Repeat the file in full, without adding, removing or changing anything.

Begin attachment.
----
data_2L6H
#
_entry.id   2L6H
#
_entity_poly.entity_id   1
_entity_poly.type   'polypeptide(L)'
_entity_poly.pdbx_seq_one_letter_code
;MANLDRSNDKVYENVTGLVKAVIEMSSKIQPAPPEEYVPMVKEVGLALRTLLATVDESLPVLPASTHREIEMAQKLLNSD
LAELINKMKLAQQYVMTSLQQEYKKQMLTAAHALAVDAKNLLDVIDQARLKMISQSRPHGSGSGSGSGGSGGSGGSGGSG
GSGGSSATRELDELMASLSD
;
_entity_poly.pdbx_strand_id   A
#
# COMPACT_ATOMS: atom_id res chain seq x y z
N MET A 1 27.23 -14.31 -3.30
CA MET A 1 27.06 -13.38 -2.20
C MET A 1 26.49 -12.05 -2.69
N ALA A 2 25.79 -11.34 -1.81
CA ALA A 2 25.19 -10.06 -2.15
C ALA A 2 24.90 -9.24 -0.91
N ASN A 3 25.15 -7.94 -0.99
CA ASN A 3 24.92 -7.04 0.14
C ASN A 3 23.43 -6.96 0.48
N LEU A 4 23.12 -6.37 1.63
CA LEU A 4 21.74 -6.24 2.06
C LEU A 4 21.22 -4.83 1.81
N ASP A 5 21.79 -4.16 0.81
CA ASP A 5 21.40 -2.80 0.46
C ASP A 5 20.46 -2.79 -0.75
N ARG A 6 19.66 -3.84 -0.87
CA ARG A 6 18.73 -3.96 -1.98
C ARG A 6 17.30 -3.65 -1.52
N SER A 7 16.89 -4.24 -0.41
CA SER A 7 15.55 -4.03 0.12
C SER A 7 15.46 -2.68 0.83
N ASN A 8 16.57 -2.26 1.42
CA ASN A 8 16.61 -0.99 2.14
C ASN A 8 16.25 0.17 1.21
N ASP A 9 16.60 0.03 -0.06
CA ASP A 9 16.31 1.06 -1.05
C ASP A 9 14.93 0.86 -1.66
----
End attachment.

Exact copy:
data_2L6H
#
_entry.id   2L6H
#
_entity_poly.entity_id   1
_entity_poly.type   'polypeptide(L)'
_entity_poly.pdbx_seq_one_letter_code
;MANLDRSNDKVYENVTGLVKAVIEMSSKIQPAPPEEYVPMVKEVGLALRTLLATVDESLPVLPASTHREIEMAQKLLNSD
LAELINKMKLAQQYVMTSLQQEYKKQMLTAAHALAVDAKNLLDVIDQARLKMISQSRPHGSGSGSGSGGSGGSGGSGGSG
GSGGSSATRELDELMASLSD
;
_entity_poly.pdbx_strand_id   A
#
# COMPACT_ATOMS: atom_id res chain seq x y z
N MET A 1 27.23 -14.31 -3.30
CA MET A 1 27.06 -13.38 -2.20
C MET A 1 26.49 -12.05 -2.69
N ALA A 2 25.79 -11.34 -1.81
CA ALA A 2 25.19 -10.06 -2.15
C ALA A 2 24.90 -9.24 -0.91
N ASN A 3 25.15 -7.94 -0.99
CA ASN A 3 24.92 -7.04 0.14
C ASN A 3 23.43 -6.96 0.48
N LEU A 4 23.12 -6.37 1.63
CA LEU A 4 21.74 -6.24 2.06
C LEU A 4 21.22 -4.83 1.81
N ASP A 5 21.79 -4.16 0.81
CA ASP A 5 21.40 -2.80 0.46
C ASP A 5 20.46 -2.79 -0.75
N ARG A 6 19.66 -3.84 -0.87
CA ARG A 6 18.73 -3.96 -1.98
C ARG A 6 17.30 -3.65 -1.52
N SER A 7 16.89 -4.24 -0.41
CA SER A 7 15.55 -4.03 0.12
C SER A 7 15.46 -2.68 0.83
N ASN A 8 16.57 -2.26 1.42
CA ASN A 8 16.61 -0.99 2.14
C ASN A 8 16.25 0.17 1.21
N ASP A 9 16.60 0.03 -0.06
CA ASP A 9 16.31 1.06 -1.05
C ASP A 9 14.93 0.86 -1.66